Wednesday, August 11, 2010

Caller Says: #1, All A-Flutter

A small bird was in the backyard, not flying.

First question is always is this a small adult bird or baby bird?

Second question is what was the bird doing before you discovered it and what has it been doing since?

In the spring, summer and early fall you can occasionally find nestling babies that should be in the nest but that have fallen out due to the weather or other forces. These babies will have some naked pink spots yet. Those can be replaced in their nest should be, but only when warmed under a lamp or in your hand before doing so. In cases where the nest has been destroyed or is too high to reach the baby can be replaced in a substitute nest. A substitute nest can be made of a wicker basket, hanging plant basket or any plastic container with drainage holes in it. If using plastic be sure to line it with dried grasses, sticks or leaves so that it isn’t slippery. Hang a substitute nest at least 5-6 feet off the ground so it is out of easy reach of neighborhood pets and kids and within hearing distance of the original nest. Don’t feed the baby; it should be hungry and peep because of it – that noise alerts the parents to where it is and they will feed it as well as the siblings back in the original nest.

Fledglings are babies that are old enough to leave the nest. They spend a couple of days hopping around the ground and making buzz flights an inch or two above the ground a foot or two at a time. That is how they learn to fly and build up their strength; activities they can’t do in a nest. Their parents continue to feed them on the ground but don’t stay with the baby at all times. Fledglings are mostly feathered, with wing feathers and a start of tail feathers, but may still have a bit of baby fluff. Babies at this stage should be left alone and monitored from a distance.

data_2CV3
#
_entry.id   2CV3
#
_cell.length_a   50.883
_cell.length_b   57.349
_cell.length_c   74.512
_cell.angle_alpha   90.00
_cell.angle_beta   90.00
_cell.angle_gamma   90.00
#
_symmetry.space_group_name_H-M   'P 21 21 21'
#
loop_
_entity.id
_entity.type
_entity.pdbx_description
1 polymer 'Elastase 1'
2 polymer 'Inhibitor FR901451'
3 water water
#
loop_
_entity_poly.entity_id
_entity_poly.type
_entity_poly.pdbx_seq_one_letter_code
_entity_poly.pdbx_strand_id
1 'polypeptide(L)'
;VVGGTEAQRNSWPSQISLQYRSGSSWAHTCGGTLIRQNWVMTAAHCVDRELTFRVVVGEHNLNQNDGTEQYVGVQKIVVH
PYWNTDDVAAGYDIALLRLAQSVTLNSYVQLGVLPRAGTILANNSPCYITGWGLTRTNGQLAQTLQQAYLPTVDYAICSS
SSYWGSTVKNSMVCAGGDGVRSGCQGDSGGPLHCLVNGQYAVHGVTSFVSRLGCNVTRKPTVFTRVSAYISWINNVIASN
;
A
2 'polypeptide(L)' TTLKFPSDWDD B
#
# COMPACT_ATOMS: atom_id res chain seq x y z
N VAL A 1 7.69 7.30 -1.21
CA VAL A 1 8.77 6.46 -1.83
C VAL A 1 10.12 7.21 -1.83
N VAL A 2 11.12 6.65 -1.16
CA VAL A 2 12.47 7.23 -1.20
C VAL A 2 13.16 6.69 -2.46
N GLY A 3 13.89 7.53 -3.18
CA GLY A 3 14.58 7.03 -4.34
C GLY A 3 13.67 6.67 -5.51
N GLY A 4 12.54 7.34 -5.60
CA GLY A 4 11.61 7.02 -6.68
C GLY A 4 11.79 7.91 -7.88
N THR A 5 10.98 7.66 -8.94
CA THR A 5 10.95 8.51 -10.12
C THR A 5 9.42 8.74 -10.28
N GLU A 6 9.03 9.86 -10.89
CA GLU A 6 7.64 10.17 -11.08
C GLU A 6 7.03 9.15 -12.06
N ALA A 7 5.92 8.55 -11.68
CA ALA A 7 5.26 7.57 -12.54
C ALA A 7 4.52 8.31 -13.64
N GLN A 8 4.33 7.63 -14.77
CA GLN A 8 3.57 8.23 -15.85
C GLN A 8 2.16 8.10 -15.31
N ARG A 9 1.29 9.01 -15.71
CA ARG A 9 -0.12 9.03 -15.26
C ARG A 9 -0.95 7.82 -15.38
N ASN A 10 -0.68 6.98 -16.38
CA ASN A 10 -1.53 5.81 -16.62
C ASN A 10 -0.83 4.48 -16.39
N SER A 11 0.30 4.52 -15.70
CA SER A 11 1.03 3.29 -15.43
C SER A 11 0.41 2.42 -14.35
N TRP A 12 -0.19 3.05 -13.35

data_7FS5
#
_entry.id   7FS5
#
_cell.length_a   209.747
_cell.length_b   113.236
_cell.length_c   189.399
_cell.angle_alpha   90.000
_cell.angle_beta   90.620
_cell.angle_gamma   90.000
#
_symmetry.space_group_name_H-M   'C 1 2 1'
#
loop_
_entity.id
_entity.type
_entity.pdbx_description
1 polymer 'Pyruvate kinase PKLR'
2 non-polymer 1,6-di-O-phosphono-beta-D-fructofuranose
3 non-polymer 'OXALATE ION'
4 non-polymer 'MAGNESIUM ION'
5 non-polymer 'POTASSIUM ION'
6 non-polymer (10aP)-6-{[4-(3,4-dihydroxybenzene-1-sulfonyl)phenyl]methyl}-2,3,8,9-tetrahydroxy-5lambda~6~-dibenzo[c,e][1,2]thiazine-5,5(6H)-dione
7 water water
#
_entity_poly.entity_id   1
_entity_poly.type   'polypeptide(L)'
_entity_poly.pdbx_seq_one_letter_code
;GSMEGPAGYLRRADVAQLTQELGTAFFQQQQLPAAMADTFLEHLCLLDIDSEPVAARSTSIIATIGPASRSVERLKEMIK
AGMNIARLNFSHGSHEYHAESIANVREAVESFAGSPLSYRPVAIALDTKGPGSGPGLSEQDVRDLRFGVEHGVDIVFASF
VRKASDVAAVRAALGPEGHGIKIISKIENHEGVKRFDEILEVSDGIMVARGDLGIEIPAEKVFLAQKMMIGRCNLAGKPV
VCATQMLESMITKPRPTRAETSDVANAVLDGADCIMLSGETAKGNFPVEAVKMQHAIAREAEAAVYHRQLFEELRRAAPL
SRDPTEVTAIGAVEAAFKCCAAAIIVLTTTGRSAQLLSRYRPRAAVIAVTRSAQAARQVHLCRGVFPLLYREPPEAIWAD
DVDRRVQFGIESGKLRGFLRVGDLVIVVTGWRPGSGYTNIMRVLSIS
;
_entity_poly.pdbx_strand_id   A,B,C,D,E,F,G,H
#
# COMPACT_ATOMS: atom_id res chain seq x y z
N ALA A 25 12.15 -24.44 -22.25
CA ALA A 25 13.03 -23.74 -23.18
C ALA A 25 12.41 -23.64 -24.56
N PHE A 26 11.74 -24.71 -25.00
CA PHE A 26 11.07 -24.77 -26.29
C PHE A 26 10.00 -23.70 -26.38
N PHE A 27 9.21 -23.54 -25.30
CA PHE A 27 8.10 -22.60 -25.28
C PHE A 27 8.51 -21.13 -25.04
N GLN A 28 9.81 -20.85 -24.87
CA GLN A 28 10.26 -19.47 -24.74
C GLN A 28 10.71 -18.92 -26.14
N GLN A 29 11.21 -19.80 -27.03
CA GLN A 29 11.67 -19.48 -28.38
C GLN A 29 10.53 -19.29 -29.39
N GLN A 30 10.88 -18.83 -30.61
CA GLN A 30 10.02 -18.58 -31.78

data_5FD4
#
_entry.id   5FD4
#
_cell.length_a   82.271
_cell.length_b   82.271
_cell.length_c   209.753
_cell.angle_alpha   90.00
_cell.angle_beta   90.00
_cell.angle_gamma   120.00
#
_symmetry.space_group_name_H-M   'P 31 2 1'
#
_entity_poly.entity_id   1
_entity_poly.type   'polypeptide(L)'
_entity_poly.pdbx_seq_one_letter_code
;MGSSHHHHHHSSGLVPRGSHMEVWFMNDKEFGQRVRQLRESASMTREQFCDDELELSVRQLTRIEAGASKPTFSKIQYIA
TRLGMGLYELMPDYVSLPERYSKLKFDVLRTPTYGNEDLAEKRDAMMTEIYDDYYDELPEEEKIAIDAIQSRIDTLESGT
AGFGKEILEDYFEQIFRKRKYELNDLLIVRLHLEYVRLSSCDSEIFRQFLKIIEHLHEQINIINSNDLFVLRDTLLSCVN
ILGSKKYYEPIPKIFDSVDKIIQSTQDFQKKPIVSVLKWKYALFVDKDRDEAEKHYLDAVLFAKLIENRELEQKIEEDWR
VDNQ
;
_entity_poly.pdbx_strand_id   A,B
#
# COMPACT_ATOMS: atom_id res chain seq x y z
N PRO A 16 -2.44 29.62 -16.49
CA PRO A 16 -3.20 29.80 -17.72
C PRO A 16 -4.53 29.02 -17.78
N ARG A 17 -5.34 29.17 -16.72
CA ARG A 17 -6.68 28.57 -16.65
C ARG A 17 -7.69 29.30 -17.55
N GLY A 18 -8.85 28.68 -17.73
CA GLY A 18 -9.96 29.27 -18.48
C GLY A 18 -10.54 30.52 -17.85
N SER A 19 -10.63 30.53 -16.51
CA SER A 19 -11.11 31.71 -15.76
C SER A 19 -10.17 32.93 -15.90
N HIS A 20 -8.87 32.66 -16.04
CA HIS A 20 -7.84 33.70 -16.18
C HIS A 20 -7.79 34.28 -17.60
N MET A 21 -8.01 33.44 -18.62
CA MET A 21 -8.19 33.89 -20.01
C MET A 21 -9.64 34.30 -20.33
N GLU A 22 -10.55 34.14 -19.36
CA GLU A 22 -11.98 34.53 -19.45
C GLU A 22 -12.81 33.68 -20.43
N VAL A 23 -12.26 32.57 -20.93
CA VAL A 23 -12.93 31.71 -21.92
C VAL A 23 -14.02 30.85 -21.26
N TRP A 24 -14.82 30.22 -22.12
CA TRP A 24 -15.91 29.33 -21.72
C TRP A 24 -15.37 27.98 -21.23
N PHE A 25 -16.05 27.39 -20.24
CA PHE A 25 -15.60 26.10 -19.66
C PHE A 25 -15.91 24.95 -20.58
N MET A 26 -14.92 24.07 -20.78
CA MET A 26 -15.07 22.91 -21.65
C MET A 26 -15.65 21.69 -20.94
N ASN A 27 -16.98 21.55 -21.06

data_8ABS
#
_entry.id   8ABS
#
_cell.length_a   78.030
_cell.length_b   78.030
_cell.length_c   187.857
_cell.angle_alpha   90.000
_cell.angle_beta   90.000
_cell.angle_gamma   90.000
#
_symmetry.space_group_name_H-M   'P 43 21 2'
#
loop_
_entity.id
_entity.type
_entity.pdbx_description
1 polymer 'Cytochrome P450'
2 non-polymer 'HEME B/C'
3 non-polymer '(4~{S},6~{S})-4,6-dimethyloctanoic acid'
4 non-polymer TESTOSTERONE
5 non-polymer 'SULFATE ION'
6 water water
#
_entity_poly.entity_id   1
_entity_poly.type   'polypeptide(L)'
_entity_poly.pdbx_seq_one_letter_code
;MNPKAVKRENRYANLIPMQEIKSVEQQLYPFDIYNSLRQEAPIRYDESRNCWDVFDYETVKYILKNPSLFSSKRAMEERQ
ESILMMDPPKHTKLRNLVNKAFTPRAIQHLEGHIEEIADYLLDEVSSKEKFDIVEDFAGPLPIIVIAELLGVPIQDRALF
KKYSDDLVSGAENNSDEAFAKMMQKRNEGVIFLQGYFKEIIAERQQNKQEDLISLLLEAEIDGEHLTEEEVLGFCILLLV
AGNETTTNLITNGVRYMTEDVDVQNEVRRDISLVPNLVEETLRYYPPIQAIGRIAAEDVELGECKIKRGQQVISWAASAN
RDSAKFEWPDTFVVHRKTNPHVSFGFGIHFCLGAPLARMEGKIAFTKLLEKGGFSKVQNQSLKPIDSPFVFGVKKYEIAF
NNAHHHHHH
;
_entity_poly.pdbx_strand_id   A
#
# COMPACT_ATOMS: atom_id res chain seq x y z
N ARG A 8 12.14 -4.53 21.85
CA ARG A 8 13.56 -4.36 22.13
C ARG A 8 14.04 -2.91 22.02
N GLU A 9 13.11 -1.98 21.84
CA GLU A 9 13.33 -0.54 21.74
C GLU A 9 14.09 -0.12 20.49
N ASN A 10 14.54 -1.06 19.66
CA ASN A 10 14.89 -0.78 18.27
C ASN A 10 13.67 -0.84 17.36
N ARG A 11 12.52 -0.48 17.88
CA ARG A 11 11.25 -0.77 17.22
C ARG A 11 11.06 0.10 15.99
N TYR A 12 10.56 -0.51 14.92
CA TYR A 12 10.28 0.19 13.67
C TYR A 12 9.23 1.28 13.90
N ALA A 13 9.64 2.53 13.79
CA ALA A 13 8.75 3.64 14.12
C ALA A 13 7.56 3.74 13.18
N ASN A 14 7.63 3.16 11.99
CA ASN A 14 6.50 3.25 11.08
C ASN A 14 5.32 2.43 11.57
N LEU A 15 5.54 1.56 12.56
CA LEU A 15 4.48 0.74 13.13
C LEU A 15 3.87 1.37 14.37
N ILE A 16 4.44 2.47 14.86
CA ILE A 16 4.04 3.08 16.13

In this case, the bird in question was an adult who had flown into the window. Most of the time window strikes cause a bird to be temporarily stunned. We suggest putting them in a covered box, or in a pinch a paper bag with a couple of air holes, and letting them rest someplace quiet for an hour. This protects them from predators and the quiet darkness also helps to reduce their shock. After an hour, take the box outside and open it. If the bird can fly out, fine. If not, it is more seriously injured and should come to a rehabilitator for evaluation. This bird was destined to have a better day and flew away after a short rest.

Thanks for caring!

PS. Don't forget that Tazino's Pizza and Salad Bistro in Menomonee Falls is hosting a 10% event for the Wildlife In Need Center this evening! Download a flyer [here] and 10% of your order will be donated to help us care for our wild neighbors! Tell all your friends and we'll see you there!

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